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NASA Announces Astronomy and Astrophysics Fellows for 2017

For Release: Mar 29, 2017

NASA

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NASA has selected 28 fellows for its prestigious Einstein, Hubble, and Sagan fellowships. Each post-doctoral fellowship provides three years of support to awardees to pursue independent research in astronomy and astrophysics. The new fellows will begin their programs in the fall of 2017 at a host university or research center of their choosing in the United States.

"We are thrilled to have some of the most exciting, young scientists in the world to help us explore the mysteries of the cosmos," said Paul Hertz, Astrophysics Division director at NASA Headquarters, Washington. "We look forward to all the great science they will do in the next three years during their fellowships."

Participants in the Einstein fellows program conduct research broadly related to the mission of NASA's Physics of the Cosmos (PCOS) program, which aims to expand our knowledge of the origin, evolution and fate of the universe. The PCOS program consists of a suite of operating science missions and possible future missions that focus on specific aspects of these questions.

"We are looking forward to welcoming this talented group of young scientists as the incoming Einstein Fellows, and to learning more about their work," said Belinda Wilkes, director of the Chandra X-ray Center at the Smithsonian Astrophysical Observatory in Cambridge, Massachusetts, which manages the Einstein Fellows program for NASA. "Their research is diverse, covering the full range of PCOS science, and promises to significantly expand and advance the astrophysics research being carried out by NASA and its world-class science missions."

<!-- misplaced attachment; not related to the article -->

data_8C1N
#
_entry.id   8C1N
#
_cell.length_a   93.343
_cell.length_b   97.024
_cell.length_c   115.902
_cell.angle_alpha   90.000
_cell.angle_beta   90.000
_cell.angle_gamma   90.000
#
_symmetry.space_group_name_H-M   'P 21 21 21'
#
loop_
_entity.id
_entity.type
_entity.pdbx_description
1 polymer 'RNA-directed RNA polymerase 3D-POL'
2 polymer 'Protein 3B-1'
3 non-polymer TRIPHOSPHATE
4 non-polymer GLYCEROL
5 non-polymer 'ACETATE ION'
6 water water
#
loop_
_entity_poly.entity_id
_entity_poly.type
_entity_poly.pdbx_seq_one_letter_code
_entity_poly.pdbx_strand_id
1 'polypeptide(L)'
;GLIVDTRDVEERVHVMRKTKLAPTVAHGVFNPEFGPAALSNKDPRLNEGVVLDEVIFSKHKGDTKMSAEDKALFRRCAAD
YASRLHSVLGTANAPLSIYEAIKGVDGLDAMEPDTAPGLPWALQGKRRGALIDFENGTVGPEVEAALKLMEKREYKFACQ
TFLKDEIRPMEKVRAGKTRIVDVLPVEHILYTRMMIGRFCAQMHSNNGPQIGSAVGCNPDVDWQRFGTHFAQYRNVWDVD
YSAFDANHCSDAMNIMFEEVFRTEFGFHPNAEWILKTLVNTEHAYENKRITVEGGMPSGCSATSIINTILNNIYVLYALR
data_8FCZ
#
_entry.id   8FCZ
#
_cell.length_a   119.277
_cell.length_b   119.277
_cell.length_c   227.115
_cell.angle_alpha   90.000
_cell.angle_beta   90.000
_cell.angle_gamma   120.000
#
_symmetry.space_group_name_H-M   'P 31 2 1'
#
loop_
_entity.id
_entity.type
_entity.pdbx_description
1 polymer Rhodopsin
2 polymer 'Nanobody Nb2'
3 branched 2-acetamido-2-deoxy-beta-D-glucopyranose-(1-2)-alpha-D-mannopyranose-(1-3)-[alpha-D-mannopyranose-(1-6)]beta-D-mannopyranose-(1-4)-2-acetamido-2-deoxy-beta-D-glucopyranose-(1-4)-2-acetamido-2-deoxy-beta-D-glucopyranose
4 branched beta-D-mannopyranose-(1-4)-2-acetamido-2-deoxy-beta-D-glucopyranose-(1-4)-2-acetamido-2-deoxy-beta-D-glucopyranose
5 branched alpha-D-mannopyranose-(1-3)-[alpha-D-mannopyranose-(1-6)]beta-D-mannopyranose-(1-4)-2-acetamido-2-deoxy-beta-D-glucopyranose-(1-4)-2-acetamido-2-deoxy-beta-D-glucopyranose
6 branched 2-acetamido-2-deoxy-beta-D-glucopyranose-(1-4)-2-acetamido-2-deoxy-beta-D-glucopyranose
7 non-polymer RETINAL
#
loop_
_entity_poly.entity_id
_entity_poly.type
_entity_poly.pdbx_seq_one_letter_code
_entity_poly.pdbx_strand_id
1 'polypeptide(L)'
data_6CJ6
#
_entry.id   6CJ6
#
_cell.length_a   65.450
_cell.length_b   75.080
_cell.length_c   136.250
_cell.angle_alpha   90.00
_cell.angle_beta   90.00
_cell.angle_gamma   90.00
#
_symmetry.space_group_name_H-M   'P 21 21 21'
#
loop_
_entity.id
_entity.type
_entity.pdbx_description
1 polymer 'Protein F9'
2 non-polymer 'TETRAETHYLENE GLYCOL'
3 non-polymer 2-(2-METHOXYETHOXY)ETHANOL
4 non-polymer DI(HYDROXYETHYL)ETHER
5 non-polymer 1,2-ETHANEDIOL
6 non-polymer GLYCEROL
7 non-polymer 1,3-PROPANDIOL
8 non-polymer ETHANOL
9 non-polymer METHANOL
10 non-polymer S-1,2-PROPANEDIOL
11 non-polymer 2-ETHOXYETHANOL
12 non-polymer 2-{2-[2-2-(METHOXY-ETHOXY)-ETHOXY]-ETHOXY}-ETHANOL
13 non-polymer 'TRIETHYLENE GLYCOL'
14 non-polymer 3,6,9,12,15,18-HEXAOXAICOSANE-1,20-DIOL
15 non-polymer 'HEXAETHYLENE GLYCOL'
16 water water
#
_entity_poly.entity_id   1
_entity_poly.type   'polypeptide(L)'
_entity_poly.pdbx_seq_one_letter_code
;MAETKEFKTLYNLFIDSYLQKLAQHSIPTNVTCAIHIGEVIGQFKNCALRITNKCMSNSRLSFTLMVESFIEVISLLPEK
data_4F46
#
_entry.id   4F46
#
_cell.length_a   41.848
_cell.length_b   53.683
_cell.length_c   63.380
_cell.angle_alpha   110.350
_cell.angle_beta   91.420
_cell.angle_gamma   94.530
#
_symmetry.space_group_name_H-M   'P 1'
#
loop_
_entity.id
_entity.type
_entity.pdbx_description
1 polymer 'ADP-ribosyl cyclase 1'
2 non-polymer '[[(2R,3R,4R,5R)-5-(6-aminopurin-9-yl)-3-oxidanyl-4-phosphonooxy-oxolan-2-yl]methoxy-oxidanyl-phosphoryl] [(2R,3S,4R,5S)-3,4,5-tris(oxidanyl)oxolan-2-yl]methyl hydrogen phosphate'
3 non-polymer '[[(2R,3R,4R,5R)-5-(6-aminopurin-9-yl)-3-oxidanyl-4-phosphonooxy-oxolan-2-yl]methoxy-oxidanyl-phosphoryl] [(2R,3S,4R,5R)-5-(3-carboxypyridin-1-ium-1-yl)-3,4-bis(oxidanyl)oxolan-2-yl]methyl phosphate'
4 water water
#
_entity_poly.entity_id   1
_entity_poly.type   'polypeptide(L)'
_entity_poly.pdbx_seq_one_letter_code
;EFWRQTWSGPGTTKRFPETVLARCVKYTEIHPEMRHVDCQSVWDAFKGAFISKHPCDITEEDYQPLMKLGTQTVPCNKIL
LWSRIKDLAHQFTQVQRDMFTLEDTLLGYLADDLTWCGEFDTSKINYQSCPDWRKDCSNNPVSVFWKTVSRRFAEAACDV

The eight new Einstein Fellows are listed below in alphabetical order with their host institutions:

  • Vivienne Baldassare, Yale University
  • Jennifer Barnes, Undecided
  • Rahul Kannan, Smithsonian Astrophysical Observatory
  • Philip Mocz, Princeton University
  • Alexander Philippov, University of California, Berkeley
  • Anna Rosen, Harvard University
  • Zachary Slepian, Lawrence Berkeley National Laboratory
  • Krista Smith, Kavli Institute for Particle Astrophysics and Cosmology

 

Participants in the Hubble Fellowship program conduct research broadly related to the mission of NASA's Cosmic Origins (COR) program, which aims to examine the origins of galaxies, stars, and planetary systems, and the evolution of these structures with cosmic time. The COR program consists of a suite of operating science missions and possible future missions that focus on specific aspects of these questions.

"Congratulations to all of the new Hubble Fellows. It's an impressive class, and I have no doubt that they will continue the rich tradition of being leaders in the field of astronomy and astrophysics. As a former fellow and director of the Space Telescope Science Institute (STScI) in Baltimore, Maryland, where these fellowships originated back in the early 1990s, it is a pleasure to sign their award letters and welcome them as new fellows," said Ken Sembach. "They now have a rare, wonderful opportunity to experience scientific freedom and expand their scientific horizons on a path of their choosing. I wish them all the best and eagerly look forward to their accomplishments."

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